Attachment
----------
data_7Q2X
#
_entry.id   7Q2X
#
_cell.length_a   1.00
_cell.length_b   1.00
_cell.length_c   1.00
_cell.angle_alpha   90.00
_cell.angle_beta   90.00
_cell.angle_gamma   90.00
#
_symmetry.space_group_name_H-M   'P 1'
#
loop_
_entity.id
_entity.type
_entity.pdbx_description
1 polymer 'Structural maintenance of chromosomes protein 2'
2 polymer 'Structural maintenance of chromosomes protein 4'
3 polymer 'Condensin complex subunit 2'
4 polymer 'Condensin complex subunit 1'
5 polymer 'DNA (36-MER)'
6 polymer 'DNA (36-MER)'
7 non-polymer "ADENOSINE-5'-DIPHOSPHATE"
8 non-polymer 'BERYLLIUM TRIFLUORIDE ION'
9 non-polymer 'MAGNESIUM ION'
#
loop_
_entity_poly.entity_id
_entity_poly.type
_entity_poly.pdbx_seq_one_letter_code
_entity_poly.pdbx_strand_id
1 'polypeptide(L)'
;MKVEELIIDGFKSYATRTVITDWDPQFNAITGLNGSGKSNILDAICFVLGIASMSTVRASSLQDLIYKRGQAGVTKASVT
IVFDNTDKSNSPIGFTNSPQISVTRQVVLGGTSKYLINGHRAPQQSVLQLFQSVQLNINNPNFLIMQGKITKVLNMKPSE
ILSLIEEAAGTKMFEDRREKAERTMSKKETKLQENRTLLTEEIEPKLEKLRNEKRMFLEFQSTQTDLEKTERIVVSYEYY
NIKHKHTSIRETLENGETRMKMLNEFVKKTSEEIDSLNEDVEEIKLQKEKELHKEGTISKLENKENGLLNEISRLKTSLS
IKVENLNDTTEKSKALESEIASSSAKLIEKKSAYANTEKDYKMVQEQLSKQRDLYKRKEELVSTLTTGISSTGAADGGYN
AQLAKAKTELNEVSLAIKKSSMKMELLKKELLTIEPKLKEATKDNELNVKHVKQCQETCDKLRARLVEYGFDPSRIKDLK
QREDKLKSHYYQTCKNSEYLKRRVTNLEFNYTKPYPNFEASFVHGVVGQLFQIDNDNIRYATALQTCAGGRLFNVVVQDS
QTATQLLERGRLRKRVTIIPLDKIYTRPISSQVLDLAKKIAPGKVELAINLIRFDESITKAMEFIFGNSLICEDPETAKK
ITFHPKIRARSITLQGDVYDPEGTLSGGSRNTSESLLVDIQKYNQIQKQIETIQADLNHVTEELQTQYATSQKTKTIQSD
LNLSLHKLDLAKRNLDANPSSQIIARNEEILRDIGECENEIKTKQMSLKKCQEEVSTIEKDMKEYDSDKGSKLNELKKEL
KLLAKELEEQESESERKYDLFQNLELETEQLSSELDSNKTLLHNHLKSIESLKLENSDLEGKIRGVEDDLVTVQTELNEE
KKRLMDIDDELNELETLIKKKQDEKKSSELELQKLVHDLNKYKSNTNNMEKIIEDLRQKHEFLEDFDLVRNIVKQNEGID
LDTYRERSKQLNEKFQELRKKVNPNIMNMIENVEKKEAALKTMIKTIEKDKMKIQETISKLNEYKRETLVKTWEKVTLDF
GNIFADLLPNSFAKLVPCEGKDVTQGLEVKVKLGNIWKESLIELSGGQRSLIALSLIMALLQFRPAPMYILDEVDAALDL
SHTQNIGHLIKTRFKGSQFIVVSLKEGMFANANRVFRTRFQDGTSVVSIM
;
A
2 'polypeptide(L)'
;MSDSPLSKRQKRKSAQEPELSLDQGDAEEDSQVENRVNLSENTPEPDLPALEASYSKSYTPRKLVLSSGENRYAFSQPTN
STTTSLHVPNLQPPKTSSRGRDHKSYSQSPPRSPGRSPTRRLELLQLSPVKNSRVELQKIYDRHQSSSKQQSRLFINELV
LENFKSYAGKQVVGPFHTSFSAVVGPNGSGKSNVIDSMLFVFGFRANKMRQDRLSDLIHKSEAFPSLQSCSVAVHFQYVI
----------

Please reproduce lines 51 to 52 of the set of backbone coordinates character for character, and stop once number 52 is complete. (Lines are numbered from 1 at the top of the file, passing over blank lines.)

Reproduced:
2 'polypeptide(L)'
;MSDSPLSKRQKRKSAQEPELSLDQGDAEEDSQVENRVNLSENTPEPDLPALEASYSKSYTPRKLVLSSGENRYAFSQPTN